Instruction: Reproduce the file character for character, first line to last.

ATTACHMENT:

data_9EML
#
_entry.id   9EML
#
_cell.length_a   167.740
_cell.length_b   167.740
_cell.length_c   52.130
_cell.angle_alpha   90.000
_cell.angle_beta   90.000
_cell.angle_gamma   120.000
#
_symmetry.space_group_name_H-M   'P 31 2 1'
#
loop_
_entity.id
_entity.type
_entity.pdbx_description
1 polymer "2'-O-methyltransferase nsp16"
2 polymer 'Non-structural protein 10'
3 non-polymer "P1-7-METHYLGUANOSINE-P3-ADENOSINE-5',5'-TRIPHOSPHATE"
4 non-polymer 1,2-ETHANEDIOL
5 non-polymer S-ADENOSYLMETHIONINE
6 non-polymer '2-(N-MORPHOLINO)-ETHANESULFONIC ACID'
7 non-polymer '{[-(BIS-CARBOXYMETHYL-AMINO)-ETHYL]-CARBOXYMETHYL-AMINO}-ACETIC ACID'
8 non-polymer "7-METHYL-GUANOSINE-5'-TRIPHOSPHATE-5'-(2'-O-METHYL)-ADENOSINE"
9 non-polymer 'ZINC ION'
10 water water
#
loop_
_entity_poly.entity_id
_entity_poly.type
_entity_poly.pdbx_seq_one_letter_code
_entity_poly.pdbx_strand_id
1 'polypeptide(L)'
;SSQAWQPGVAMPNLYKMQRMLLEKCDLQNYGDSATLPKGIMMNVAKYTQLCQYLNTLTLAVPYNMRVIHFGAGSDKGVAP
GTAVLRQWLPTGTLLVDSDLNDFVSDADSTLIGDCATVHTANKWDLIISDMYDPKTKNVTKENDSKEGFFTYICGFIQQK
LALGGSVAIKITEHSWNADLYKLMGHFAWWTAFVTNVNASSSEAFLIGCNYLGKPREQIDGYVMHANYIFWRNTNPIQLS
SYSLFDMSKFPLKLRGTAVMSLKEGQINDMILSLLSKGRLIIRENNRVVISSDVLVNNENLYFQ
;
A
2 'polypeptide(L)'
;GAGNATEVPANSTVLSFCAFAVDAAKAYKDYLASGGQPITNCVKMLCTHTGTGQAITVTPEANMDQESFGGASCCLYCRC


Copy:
data_9EML
#
_entry.id   9EML
#
_cell.length_a   167.740
_cell.length_b   167.740
_cell.length_c   52.130
_cell.angle_alpha   90.000
_cell.angle_beta   90.000
_cell.angle_gamma   120.000
#
_symmetry.space_group_name_H-M   'P 31 2 1'
#
loop_
_entity.id
_entity.type
_entity.pdbx_description
1 polymer "2'-O-methyltransferase nsp16"
2 polymer 'Non-structural protein 10'
3 non-polymer "P1-7-METHYLGUANOSINE-P3-ADENOSINE-5',5'-TRIPHOSPHATE"
4 non-polymer 1,2-ETHANEDIOL
5 non-polymer S-ADENOSYLMETHIONINE
6 non-polymer '2-(N-MORPHOLINO)-ETHANESULFONIC ACID'
7 non-polymer '{[-(BIS-CARBOXYMETHYL-AMINO)-ETHYL]-CARBOXYMETHYL-AMINO}-ACETIC ACID'
8 non-polymer "7-METHYL-GUANOSINE-5'-TRIPHOSPHATE-5'-(2'-O-METHYL)-ADENOSINE"
9 non-polymer 'ZINC ION'
10 water water
#
loop_
_entity_poly.entity_id
_entity_poly.type
_entity_poly.pdbx_seq_one_letter_code
_entity_poly.pdbx_strand_id
1 'polypeptide(L)'
;SSQAWQPGVAMPNLYKMQRMLLEKCDLQNYGDSATLPKGIMMNVAKYTQLCQYLNTLTLAVPYNMRVIHFGAGSDKGVAP
GTAVLRQWLPTGTLLVDSDLNDFVSDADSTLIGDCATVHTANKWDLIISDMYDPKTKNVTKENDSKEGFFTYICGFIQQK
LALGGSVAIKITEHSWNADLYKLMGHFAWWTAFVTNVNASSSEAFLIGCNYLGKPREQIDGYVMHANYIFWRNTNPIQLS
SYSLFDMSKFPLKLRGTAVMSLKEGQINDMILSLLSKGRLIIRENNRVVISSDVLVNNENLYFQ
;
A
2 'polypeptide(L)'
;GAGNATEVPANSTVLSFCAFAVDAAKAYKDYLASGGQPITNCVKMLCTHTGTGQAITVTPEANMDQESFGGASCCLYCRC